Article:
APPLETON, Wis. (AP) — Herb Kohl, who has represented Wisconsin in the U.S. Senate since 1988, expressed gratitude to fellow Democrats Saturday, who in turn showered the senator with applause and chants after his farewell speech at the state party's annual convention.
Kohl, 77, announced last year that he would not be seeking a fifth six-year term.
Kohl told several hundred Democrats gathered at the convention that the next steps for the Democratic Party of Wisconsin should be focused on preserving the unifying grass-roots support that drove the recall election between Milwaukee Mayor Tom Barrett and Gov. Scott Walker.
The crowd stood and applauded as Barrett introduced Kohl.
"I want to make sure that we all recognize the incredible commitment he's made to this state, not just for the 24 years he's been an elected official, but for his entire adult life," Barrett said. "I want to give my thanks to him."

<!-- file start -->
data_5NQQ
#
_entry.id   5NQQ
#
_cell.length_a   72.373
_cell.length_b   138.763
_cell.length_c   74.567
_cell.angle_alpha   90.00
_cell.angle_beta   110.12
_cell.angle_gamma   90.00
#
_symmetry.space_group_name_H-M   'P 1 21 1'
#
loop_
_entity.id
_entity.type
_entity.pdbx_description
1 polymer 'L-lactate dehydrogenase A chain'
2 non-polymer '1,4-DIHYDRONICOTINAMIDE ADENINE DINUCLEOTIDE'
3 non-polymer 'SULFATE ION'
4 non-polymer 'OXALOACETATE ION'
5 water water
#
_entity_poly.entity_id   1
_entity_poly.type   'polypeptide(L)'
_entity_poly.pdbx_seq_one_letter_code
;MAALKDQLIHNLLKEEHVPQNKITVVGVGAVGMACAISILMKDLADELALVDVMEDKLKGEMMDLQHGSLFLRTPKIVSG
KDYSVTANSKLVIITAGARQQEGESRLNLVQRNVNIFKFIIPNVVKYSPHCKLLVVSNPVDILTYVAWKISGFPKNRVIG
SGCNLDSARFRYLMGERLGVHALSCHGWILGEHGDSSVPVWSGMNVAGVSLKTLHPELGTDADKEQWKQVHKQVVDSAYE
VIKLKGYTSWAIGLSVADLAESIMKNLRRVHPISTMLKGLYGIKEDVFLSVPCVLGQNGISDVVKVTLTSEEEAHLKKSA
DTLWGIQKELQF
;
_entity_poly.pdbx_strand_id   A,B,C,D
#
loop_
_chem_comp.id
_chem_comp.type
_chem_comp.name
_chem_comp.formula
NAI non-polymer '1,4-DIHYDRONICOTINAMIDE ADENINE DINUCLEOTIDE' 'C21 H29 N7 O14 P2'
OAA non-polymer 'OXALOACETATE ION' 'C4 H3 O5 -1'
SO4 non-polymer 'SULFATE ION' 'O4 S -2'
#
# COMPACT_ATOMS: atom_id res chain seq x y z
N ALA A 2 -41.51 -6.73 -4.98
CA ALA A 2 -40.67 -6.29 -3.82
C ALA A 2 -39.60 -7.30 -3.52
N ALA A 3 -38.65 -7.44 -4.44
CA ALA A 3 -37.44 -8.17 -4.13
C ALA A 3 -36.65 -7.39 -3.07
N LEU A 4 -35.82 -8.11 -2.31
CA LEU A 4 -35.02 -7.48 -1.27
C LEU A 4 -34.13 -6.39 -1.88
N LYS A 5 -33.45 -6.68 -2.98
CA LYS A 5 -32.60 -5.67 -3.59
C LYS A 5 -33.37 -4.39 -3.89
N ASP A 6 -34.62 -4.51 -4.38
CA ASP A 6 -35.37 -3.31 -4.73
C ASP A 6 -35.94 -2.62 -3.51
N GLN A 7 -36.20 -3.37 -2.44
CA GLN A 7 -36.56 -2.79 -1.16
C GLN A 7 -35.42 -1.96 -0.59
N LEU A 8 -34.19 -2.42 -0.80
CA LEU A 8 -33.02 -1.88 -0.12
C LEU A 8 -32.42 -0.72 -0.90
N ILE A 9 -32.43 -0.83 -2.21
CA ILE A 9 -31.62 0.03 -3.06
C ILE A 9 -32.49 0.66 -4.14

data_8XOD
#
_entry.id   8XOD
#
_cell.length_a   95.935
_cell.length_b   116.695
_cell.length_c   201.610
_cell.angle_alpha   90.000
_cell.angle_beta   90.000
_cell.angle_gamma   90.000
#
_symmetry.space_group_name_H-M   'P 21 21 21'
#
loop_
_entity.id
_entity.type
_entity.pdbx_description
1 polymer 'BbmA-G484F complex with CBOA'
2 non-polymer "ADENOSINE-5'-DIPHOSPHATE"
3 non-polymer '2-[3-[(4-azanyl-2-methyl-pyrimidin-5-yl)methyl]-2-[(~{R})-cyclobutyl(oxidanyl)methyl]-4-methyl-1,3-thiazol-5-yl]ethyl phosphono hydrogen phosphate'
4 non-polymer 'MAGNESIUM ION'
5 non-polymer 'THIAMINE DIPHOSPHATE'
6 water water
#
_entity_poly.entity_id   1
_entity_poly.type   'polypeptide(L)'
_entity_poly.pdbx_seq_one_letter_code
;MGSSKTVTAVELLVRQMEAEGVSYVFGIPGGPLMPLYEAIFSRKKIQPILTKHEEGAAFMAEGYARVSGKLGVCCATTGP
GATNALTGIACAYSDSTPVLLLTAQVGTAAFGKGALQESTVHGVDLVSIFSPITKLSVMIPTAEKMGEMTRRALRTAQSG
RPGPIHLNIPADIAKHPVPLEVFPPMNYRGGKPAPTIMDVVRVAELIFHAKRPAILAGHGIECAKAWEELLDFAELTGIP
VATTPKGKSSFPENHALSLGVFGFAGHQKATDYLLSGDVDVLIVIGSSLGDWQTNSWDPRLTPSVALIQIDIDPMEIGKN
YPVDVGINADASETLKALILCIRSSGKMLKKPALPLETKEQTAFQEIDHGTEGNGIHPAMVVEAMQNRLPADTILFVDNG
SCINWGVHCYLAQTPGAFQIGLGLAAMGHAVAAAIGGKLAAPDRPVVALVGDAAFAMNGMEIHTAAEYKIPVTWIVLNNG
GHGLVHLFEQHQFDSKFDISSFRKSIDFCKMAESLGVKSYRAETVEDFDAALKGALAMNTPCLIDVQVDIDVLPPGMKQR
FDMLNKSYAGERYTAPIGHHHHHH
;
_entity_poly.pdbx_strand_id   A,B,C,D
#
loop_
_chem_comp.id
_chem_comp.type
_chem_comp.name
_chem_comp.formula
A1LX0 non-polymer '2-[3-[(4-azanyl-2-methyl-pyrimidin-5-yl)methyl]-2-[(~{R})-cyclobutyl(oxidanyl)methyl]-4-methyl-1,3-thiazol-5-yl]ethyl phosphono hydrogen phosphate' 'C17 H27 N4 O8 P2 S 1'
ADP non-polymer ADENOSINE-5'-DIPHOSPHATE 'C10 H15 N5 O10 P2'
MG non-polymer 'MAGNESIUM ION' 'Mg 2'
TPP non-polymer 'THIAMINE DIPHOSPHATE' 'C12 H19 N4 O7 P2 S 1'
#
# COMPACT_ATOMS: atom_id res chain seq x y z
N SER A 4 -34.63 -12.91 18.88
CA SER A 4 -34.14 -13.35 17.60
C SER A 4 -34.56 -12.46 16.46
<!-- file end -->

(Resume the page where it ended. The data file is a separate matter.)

Kohl told Democrats he was thankful for the chance to serve in the Senate.
"As I look back on my time with you, I am forever grateful for the chance that you gave me, to be your senator," Kohl said. "It has been the greatest honor and responsibility of my lifetime, and I have loved every minute of it."
Kohl has endorsed U.S. Rep. Tammy Baldwin as his replacement. She will likely face the winner of the Aug. 14 GOP primary. Tommy Thompson, a former governor who was secretary of the Department of Health and Human Services under President George W. Bush; former U.S. Rep. Mark Neumann; state Assembly Speaker Jeff Fitzgerald; and millionaire hedge fund manager Eric Hovde are vying for the Republican nomination.
Before serving in the Senate, Kohl helped build his family-owned business, Kohl's grocery and department stores. He served as president from 1970 through the sale of the corporation in 1979. In 1985 he bought the Milwaukee Bucks.
Kohl serves on the Senate Appropriations Committee, Judiciary Committee, Banking Committee, and the Special Committee on Aging, of which he is chairman.
Kohl told Democrats he won't completely disappear from politics.
"I'm not going anywhere," he said. "I'll always be around to help you, and us and the great party that we represent as we serve the people of Wisconsin today, tomorrow and in the decades to come."
The crowd chanted, "Thank You. Thank You," as finished his speech.
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